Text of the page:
Whereas monogamy was once a black and white issue for me, now I see infinite shades of grey – some many more manageable than others. What was the duration of the affair: one catastrophically misjudged night, or several months or years of daily deception? If the former, then I may allow you my ear, at least. Was the relationship purely physical, or was there an emotional component, maybe even love? I’d find the latter very hard to reconcile and yet, if the liaison involved a sex worker and the wholly unemotional dynamic of financial transaction, I could literally never have my partner’s hands on me again (for me, there’s just a greasy film of inherent misogyny and abuse over those men I know I personally could never live with). Regardless of the “other woman”, had there been problems in our relationship that I was persistently choosing not to tackle and resolve, or had the affair been pure, selfish, destructive opportunism at a time when I thought we were doing great? I like to think I’d acknowledge some – albeit lesser – responsibility where it was due. With those questions answered with the lesser of two evils, and a huge amount of sincere remorse from my partner, I think I could see the bigger picture and stay.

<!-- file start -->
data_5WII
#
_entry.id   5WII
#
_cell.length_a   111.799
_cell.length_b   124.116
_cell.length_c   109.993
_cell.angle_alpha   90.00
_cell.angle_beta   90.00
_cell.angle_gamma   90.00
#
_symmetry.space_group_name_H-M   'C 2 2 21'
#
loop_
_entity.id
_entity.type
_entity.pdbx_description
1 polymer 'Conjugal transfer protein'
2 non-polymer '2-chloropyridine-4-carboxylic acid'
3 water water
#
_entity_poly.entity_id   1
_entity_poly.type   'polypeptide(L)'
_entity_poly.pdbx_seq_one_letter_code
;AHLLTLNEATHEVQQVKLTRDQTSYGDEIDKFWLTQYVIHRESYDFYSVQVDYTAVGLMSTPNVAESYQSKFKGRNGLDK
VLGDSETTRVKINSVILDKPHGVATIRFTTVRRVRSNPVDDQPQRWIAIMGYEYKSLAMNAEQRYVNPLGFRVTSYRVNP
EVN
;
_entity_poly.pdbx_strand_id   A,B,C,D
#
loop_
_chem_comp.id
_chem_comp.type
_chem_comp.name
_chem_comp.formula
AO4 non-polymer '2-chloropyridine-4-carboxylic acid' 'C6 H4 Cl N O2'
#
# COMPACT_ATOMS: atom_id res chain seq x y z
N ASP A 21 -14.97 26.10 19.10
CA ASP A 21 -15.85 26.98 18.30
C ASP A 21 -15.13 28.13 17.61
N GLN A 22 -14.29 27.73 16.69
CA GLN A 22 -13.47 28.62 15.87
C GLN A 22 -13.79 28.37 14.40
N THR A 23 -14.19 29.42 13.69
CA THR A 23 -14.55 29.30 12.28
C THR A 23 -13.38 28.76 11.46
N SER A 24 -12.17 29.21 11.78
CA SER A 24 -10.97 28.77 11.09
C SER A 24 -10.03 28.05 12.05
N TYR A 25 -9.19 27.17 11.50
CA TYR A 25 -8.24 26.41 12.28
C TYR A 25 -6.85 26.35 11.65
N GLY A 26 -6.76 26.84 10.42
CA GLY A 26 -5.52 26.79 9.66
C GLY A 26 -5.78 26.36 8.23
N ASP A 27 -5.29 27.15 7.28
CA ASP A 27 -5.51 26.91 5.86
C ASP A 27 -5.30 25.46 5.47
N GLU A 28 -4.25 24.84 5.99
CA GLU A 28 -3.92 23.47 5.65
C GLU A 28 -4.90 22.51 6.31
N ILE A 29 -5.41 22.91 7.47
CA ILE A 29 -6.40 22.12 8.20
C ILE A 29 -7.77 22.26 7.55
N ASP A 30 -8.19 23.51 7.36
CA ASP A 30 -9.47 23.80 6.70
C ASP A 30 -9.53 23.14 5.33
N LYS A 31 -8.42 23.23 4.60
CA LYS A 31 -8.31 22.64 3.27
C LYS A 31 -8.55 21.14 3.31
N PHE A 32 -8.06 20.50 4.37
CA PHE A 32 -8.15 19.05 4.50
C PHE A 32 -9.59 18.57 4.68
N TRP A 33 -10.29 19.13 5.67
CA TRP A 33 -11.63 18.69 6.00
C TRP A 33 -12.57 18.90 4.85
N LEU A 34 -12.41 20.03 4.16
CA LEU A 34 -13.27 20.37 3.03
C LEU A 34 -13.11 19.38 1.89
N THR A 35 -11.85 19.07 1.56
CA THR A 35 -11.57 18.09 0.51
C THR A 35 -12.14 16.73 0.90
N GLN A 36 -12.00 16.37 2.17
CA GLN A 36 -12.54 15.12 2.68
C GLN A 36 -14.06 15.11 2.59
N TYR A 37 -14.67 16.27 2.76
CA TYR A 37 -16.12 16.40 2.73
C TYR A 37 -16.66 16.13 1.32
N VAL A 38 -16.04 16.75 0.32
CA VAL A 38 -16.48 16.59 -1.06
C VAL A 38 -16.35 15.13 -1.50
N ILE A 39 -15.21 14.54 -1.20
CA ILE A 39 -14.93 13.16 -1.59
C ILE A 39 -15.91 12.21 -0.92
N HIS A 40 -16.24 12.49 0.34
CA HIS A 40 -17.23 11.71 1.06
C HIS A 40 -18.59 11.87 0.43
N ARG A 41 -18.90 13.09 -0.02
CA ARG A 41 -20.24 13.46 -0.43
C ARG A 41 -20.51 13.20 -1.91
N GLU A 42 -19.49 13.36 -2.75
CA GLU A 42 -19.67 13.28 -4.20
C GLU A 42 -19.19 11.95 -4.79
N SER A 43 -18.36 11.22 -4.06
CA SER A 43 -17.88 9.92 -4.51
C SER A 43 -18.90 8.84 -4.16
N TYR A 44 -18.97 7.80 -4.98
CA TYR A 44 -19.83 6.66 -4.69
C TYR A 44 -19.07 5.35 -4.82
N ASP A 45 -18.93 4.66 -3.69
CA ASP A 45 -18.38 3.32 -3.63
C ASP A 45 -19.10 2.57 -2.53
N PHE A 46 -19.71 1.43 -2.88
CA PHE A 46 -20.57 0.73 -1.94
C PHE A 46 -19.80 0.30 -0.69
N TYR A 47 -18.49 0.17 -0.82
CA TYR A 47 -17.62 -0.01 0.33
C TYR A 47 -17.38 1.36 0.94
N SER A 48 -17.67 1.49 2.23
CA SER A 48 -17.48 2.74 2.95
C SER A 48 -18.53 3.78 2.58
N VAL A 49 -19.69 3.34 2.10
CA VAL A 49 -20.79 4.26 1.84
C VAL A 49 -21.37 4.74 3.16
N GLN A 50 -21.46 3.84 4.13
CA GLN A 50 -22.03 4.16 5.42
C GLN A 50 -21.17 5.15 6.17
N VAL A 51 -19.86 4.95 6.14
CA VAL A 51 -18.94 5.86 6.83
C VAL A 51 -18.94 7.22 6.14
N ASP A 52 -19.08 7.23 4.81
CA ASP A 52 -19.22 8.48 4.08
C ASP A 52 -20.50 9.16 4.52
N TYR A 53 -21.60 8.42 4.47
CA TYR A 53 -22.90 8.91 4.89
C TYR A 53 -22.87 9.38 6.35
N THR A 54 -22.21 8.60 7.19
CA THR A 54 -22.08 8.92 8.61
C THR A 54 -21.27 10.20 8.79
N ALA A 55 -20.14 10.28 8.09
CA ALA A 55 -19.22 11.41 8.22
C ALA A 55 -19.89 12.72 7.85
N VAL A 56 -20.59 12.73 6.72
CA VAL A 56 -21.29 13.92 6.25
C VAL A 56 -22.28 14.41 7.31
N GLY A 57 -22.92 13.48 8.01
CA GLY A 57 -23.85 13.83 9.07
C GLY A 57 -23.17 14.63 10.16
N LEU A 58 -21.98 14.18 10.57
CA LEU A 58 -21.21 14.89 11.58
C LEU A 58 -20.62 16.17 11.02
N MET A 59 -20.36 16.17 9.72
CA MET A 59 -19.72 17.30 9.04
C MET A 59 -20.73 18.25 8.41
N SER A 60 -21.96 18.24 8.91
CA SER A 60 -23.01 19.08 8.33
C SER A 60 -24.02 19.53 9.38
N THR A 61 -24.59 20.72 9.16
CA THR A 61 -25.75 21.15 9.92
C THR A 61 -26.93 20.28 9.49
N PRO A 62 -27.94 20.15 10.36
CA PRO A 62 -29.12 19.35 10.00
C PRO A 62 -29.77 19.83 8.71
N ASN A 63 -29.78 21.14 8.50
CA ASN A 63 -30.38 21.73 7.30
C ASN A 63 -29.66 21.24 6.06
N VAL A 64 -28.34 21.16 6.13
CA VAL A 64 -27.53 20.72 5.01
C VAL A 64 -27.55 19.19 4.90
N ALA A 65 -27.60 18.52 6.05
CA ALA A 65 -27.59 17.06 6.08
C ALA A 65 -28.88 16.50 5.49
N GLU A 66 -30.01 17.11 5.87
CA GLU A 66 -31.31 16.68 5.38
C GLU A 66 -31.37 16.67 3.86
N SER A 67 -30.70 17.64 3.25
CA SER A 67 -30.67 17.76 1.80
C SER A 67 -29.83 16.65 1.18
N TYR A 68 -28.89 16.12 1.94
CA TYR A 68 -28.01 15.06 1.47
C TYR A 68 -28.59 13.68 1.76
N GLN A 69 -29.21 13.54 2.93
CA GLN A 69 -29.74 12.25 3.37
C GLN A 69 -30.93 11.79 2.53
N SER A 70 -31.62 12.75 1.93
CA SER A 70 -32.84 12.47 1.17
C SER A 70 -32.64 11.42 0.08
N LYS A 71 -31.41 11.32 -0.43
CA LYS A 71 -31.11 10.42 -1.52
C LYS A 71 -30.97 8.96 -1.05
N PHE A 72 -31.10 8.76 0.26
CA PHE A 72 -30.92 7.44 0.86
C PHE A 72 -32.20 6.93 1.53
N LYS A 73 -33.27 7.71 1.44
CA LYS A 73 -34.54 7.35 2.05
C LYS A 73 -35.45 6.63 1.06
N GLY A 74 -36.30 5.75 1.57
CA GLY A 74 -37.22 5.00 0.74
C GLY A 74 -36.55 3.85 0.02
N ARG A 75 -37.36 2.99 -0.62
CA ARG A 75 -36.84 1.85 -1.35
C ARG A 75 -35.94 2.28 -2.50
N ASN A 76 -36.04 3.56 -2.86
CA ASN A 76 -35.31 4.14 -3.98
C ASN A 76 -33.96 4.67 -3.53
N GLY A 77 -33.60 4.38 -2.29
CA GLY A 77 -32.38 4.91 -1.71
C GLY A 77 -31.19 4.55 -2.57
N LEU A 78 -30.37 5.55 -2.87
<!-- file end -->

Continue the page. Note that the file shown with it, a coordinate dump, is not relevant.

A man’s brutal act – however hurtful, unexpected and infuriating – wouldn’t destroy me. I will ultimately be fine either way